Though aimed at preventing signal interference, the new rule illustrates the changing nature of access. Increasingly, users are weaving together a mix of access networks and techniques to create their own services, combining public and private access methods.

    Wi-Fi networks are the best example, but the signal booster issue also is part of the same trend. What that might mean, or should mean, for other efforts, such as municipal broadband , will be hotly debated.

    But there is no doubt that, in a genuine sense, end users now stitch together their own access networks and services, blurring and blending the lines between public and private. It is likely to get murkier over time, not clearer, what the precise mix of methods might wind up being.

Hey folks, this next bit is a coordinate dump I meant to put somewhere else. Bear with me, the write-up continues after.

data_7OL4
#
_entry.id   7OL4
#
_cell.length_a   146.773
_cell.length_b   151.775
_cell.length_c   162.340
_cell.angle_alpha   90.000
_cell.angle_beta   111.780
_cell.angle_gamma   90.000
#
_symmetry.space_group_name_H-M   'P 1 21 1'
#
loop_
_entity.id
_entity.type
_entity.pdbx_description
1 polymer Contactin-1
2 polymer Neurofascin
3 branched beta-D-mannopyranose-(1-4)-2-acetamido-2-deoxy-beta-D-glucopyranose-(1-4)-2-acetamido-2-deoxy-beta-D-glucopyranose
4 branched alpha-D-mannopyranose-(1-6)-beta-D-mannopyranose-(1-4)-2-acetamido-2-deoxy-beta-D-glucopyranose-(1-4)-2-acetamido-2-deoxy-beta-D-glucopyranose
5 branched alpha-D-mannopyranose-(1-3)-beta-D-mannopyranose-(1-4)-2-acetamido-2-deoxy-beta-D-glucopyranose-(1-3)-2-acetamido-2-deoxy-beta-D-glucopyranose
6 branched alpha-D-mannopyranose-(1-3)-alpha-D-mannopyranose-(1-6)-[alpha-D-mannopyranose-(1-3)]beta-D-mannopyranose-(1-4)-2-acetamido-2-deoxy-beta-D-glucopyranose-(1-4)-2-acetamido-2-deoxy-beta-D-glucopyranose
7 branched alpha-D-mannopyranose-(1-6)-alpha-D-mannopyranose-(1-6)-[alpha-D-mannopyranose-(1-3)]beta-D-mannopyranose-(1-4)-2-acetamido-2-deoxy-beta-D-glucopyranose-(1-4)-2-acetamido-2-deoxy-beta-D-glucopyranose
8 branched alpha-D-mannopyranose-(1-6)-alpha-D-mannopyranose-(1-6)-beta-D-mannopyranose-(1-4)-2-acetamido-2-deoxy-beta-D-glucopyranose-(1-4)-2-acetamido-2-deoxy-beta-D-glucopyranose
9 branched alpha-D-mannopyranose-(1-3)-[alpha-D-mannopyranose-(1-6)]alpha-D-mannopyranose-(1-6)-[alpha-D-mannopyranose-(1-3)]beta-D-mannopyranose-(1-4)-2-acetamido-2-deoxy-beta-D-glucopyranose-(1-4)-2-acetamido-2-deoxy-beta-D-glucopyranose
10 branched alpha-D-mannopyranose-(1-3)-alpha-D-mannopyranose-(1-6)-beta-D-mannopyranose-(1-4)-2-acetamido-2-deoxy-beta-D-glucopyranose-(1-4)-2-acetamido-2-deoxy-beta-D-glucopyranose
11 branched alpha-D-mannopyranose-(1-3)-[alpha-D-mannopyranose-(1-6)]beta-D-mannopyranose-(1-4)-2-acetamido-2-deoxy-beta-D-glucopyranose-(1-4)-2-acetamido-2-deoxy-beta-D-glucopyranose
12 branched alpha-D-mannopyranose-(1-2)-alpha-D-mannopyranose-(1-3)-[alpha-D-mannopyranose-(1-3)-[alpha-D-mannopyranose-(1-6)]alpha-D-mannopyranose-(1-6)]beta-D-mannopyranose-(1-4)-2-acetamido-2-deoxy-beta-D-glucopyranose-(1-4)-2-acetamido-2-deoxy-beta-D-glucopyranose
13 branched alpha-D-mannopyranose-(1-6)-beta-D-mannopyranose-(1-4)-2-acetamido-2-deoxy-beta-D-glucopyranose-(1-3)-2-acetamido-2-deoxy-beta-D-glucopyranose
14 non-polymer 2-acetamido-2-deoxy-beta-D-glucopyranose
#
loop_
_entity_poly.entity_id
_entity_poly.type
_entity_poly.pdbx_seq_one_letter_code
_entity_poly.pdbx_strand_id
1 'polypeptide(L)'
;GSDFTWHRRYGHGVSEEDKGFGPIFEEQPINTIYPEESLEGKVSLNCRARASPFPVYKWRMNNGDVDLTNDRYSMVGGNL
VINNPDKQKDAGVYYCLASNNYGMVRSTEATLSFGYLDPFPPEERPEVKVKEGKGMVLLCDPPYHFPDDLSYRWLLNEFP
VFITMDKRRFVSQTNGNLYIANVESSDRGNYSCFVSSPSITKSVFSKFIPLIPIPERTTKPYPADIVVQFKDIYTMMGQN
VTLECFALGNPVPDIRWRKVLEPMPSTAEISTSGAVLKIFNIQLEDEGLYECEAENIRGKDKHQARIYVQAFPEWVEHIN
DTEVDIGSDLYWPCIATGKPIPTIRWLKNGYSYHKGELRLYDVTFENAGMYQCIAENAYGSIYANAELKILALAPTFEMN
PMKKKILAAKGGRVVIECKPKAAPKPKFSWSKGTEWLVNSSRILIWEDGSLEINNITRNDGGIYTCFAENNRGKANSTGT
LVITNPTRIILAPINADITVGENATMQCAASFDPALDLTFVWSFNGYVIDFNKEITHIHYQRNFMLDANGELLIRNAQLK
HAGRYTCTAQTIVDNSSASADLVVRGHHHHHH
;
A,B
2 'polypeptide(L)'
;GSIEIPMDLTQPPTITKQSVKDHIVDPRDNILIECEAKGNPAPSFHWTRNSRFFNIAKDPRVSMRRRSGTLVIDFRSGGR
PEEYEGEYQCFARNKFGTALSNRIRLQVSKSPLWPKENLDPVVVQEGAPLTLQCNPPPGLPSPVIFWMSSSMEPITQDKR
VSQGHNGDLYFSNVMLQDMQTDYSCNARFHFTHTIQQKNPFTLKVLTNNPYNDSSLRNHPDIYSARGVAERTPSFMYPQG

Widespread use of Wi-Fi is a prominent example. But potentially new allocations of spectrum for use on a non-licensed basis could be a big factor as well. New proposals for 5 GHz Wi-Fi  provide one example.

    For a decade and a half, some observers have argued that Wi-Fi networks could emerge as alternatives or replacements for the mobile network. The speculation seemed to peak in 2002 and 2003, when there was lots of speculation about potential community or metro Wi-Fi networks. These days, Wi-Fi generally is seen as a complement to the mobile network.

    Some might argue that the mobile network now is secondary, in some cases, to Wi-Fi networks.

    Olivier Baujard, Deutsche Telekom's chief technology officer, says that in the Netherlands, “mobile” phones actually are used more as untethered devices. where 45 percent of traffic is from home, 45 percent is from work, and only 10 percent is while "walking, driving a car, taking a bus, or things like that." In other words, the mobile network is the access mechanism only about 10 percent of the time.